Monday, March 21, 2005

The Last Week

The day of 20 February will be another historically painful day for me. One of the days that you kind of wished never saw a sunrise. One of the days where you wished you never got out of bed that morning.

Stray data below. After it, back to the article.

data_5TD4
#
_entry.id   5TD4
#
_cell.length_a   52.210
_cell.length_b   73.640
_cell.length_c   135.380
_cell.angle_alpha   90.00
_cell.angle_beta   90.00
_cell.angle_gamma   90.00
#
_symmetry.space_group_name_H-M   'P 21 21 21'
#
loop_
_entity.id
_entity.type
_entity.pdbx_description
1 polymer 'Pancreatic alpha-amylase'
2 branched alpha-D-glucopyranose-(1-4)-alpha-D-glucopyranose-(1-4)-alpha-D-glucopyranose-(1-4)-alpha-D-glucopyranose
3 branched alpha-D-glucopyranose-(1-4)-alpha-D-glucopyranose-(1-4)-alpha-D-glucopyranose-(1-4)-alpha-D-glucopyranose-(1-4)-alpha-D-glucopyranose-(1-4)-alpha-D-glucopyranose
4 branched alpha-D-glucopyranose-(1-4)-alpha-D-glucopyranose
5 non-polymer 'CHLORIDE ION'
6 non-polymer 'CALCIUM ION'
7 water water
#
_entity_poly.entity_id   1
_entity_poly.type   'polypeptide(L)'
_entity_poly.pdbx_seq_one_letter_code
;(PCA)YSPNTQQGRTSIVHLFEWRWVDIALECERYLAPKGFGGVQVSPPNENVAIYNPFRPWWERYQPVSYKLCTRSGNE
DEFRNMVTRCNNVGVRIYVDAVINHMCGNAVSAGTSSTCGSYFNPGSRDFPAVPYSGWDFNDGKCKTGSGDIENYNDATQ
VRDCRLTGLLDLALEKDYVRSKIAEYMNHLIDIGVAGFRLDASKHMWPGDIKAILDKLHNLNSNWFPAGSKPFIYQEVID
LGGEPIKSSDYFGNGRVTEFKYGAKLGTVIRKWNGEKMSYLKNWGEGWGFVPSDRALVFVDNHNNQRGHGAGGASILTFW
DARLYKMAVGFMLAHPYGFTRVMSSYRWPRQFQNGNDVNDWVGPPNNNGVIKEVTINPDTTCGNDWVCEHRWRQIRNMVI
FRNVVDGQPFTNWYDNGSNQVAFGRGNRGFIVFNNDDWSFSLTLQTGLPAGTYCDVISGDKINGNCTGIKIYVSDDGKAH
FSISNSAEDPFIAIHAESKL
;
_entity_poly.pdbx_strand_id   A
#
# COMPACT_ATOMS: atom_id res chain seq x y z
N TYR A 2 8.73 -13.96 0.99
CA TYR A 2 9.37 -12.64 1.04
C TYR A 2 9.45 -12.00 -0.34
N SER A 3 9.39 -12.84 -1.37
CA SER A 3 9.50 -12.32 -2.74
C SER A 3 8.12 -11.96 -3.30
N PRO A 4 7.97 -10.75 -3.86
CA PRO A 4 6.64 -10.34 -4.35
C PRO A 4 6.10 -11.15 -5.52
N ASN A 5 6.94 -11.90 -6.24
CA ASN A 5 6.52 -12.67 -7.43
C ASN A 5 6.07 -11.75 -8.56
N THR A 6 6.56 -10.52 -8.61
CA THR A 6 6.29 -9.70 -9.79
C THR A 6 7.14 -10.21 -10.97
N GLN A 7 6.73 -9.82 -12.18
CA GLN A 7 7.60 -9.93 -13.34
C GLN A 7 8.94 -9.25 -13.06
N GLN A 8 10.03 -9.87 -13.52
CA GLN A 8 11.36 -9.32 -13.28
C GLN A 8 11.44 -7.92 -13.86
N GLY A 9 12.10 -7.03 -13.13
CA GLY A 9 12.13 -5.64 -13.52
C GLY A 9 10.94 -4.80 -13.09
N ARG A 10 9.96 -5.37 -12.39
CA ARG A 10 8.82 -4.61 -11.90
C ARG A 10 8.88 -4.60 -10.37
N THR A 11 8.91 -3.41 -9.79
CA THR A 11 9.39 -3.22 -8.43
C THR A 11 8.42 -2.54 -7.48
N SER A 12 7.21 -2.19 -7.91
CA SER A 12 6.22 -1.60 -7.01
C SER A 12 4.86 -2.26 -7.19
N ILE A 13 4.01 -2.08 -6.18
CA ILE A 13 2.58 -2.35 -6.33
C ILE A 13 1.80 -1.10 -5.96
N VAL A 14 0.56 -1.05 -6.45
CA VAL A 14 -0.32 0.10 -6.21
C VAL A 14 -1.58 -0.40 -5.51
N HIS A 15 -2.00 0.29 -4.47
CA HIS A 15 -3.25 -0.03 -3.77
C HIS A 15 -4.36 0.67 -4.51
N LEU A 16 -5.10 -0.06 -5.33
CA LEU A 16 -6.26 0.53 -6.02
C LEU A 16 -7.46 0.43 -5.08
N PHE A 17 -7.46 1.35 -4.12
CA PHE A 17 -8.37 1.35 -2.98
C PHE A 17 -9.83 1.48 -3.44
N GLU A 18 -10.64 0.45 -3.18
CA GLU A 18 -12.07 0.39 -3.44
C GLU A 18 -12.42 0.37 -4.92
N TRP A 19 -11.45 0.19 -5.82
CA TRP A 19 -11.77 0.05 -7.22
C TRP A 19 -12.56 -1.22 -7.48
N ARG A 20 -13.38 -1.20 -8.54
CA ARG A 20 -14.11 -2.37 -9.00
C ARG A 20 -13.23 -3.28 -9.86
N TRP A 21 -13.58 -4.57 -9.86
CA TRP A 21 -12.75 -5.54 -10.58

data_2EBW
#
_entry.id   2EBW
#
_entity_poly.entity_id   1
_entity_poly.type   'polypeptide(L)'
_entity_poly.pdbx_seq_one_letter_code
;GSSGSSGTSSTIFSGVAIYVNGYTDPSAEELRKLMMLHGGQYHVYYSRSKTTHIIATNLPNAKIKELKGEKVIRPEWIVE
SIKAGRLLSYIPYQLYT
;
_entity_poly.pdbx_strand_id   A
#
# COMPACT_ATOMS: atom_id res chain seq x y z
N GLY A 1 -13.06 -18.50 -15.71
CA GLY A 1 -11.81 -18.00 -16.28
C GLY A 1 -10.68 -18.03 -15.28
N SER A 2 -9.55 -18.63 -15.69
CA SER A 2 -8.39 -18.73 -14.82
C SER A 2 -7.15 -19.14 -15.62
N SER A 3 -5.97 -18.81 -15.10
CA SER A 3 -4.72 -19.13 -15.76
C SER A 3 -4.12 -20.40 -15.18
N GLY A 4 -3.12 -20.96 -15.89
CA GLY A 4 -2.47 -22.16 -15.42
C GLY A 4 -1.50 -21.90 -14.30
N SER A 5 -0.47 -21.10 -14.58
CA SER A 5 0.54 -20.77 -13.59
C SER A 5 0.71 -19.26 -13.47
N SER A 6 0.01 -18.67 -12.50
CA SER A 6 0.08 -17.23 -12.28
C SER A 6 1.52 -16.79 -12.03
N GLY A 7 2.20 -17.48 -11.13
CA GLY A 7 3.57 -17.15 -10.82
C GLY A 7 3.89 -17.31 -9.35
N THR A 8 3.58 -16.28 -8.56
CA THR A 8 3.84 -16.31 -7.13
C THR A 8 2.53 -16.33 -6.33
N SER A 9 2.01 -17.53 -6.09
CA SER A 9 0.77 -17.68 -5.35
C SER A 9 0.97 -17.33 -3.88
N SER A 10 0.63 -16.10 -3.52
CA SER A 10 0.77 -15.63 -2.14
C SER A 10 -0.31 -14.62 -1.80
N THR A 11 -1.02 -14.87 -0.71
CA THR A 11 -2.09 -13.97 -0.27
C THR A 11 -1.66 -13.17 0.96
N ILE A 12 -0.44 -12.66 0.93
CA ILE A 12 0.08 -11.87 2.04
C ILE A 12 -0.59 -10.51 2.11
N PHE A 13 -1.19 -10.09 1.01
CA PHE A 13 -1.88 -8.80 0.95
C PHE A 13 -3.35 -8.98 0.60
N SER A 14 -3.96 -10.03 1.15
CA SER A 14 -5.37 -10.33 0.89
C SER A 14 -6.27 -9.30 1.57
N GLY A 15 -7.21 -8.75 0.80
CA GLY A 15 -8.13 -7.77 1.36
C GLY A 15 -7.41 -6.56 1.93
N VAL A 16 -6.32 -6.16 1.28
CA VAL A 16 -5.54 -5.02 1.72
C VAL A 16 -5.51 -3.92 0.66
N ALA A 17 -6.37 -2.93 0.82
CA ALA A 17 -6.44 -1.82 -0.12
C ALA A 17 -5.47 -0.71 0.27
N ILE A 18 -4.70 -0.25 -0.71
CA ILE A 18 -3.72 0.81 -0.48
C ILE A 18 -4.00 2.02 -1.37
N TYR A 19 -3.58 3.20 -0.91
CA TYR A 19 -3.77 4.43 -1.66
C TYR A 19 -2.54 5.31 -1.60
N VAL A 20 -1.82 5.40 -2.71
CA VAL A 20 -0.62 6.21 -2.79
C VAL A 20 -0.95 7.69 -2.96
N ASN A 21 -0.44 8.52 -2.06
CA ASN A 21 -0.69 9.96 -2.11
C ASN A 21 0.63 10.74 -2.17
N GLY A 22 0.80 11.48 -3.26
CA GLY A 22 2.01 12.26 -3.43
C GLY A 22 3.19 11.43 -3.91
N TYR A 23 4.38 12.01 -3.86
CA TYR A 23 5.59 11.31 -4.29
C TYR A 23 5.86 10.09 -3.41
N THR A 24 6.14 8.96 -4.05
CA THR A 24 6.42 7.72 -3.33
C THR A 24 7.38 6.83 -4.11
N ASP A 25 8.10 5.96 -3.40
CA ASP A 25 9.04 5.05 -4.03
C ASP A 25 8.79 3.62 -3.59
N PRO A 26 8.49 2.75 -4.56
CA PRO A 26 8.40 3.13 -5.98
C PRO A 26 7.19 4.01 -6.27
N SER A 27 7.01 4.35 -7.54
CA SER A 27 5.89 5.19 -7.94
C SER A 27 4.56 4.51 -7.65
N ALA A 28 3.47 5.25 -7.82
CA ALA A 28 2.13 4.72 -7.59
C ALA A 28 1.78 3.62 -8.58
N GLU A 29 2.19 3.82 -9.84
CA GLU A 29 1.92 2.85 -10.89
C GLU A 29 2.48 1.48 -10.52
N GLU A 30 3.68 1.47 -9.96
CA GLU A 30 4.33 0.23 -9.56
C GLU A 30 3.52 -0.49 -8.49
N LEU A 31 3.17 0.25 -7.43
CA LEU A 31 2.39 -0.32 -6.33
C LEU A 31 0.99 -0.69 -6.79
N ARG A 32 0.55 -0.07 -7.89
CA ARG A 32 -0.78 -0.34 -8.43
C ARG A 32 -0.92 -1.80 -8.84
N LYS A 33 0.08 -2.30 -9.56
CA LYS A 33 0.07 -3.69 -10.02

Our replacements had arrived and we had been talking to, briefing and training them to take over our piece of Baghdad, for the past couple of days. Their platoon sergeant and mine decided to go out together on our evening patrol, and also our final MSR (Main Supply Route) security, where our task is to search for bombs to ensure that the highways remain as safe as we can make them for supply convoys and other patrolling units who use those routes. My A Team leader and a couple of my soldiers took the tank that evening while my platoon sergeant took the truck. None of us even suspected what was going to happen that evening. A few words of humor to my platoon sergeant before he went out, and then he left for his mission. I went to my room to relax for a little while and rest a bit, and a knock came on my door requesting my presence in the TOC (Tactical Operations Center). Our platoon's patrol had been hit with a bomb and soldiers were hurt. At first, the reports were sketchy at best, but as the confusion, which always accompanies such attacks, subsided, it became clear that my platoon sergeant was injured, seriously enough to go the the Combat Support Hospital, and another soldier in my platoon had received minor injuries. I felt helpless. Those were my men, leader, friend, mentor and confidant out there hurt and I could do nothing to help. I felt feelings of guilt that I should have been out there, maybe even that it should have been me taking the trip to the hospital. The order from the Commander that we needed to take another truck out there to replace the one that had been damaged came, and I immediately rounded up enough people to make a crew and we left. I arrived on the scene just as they were taking him to the hospital. Confusion still reigned somewhat as I had to make the attempt to find everyone who was left, round them up and continue with our mission. We continued on and completed our rounds. We were going back to the camp when my convoy was hit with a bomb as well. No one was hurt and no damage was done, but I felt so angry. Twice in one night. Only instance of this happening to my platoon the entire year. During the last week at that! On a side note, and to add a bit of comic relief, my gunner for my truck told me the following day that he had thought to himself, “Wouldn't it just be fitting if an IED went off on us right now?” and then BOOM! I informed him, jokingly of course, that his thinking privileges were now revoked until our return home.